It began to drizzle when the toothless motorbike man asked to take me home. It was about midday and I had wondered around the city most of the morning finding my way to Reunification Palace, a white square building no more than 7 stories with a retro 1950’s kind-of feel.

A child of the eighties I had a fascination with the Vietnam War, and I couldn’t leave Saigon without finding the places that lit my mind in Hollywood grandeur. Really, it was everywhere. The American GI Zippos that sold at every corner, the dingy bars decorated with beautiful women, walls scarred by 40-year-old bullet wounds, and now on a park bench across from the Palace.

The grounds were closed that day so I sat in the park to imagine its strange history. Immediately, bullets began to whiz by my head. My hair was thrashed by the wind of propellers from the helicopters that continuously leapt from the palace roof. Ominous tanks leveled the park as frenzied shadows of people scattered about the square. (I mistook the palace for the embassy. A fact I would realize later.) It was a terrific scene that would have continued had the toothless older gentleman straddling a motorbike not broken my focus.

“I give you ride.”

“No thank you.”

“I take you home.”

“No, that’s ok.”

“I take you my home. I show you good time in bed,” he said with a sheepish smile.

“No really. Thank you, but no.” I was overly polite. It seemed I wouldn’t have my moment, my movie in my mind, so I resolved to move on.

Later, still looking for the Vietnam War experience I headed to the War Remnants Museum. Once called the American and Chinese War Crimes Museum, it was a cluster of buildings housing exhibits filled with brutal photos and artifacts illustrating the ugliness of war, more specifically, US brutalities over the Vietnamese such as the use and affects of Agent Orange and napalm as weapons of war.

To tell you exactly what was displayed would sound overly sensational, but I can say it was there I learned, and not too subtly, the events that turned many US citizens against our own troops. I thought about those young men, some only 18 years old, sent to a mysterious land to fight a enemy they didn’t understand for reasons they didn’t know, and it felt so unfair. Then I thought about the famous photo of the young girl tragically wailing down a country road, naked, her clothes and skin burned off by napalm. It was all unfair.

Leaving the main room I found my way to a smaller area dedicated to the journalists and photographers who died reporting on the war. Walls were covered, like an art gallery, with countless photos of young journalist: American, Vietnamese, French, British, men and women. Each photo bared an epitaph stating something to the effect of “[John Smith] died a day after this photo was taken in a helicopter crash in the jungles of Cambodia.” In this room the line felt blurred, the blame dropped and I stood silent in the middle of these photos, sets of keen eyes turned towards me, in awe.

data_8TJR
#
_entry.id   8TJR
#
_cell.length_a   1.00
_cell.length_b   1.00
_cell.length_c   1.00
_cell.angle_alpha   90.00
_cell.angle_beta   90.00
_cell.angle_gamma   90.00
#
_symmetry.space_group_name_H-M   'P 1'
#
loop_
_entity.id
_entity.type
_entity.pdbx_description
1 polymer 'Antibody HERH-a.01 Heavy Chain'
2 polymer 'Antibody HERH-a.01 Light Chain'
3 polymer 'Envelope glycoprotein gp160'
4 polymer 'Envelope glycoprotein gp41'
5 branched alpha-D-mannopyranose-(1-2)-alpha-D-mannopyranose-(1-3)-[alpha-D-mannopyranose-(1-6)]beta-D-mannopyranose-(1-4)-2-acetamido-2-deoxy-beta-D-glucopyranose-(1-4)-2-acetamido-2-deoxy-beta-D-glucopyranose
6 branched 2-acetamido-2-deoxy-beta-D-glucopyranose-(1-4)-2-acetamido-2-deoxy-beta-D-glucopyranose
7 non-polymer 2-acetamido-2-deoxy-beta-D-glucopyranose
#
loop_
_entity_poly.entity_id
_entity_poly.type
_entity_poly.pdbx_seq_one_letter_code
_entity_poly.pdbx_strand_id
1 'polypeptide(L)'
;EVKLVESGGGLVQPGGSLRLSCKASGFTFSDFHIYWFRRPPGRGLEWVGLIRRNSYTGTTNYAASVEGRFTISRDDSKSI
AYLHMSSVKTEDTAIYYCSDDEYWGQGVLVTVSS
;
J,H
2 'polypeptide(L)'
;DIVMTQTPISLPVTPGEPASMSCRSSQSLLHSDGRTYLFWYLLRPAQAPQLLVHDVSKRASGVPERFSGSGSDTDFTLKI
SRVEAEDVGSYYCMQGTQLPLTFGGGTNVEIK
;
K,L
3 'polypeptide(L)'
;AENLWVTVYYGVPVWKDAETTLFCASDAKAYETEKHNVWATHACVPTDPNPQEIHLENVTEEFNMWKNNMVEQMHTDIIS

Leaving the museum I noticed a solo traveler who had been going through the exhibits at the same time was exiting just behind me. I stopped in the sidewalk and turned around.

“Hi. What are you doing now?” I asked.

“I don’t know. You?” he said smiling.

“Another museum maybe. Wanna Join?”

“How about a beer?” Considering what we just experienced beer felt like the better choice. We walked a block down to find a local bar, which was nothing more than a few folding tables and chairs in the shade of wide Coca Cola umbrellas. (I should note I am not this forward in my normal life.)

Sitting across from this stranger I began to feel guilty. Guilty for being an American, guilty for those ridiculous fantasies earlier in the day, guilty for feeding into Hollywood, for forgetting about the human cost, for picking up a cute guy, for the past war and the current war, for silently laughing at the man with no teeth, for not properly supporting the soldiers, for not properly protesting the war, for so many things. I stared down at my cold beer, as I felt all my sins growing red around me filling the space between the stranger and me. Suddenly it seemed he was my priest and I a young girl in confession.

“I have to tell you,” I said with a pause, “I feel like the devil for being American.”

“Hey, I’m German,” he said with a shrug. We both laughed and with that we were freed of our nation’s sins and were allowed to enjoy our penance of cheap beer.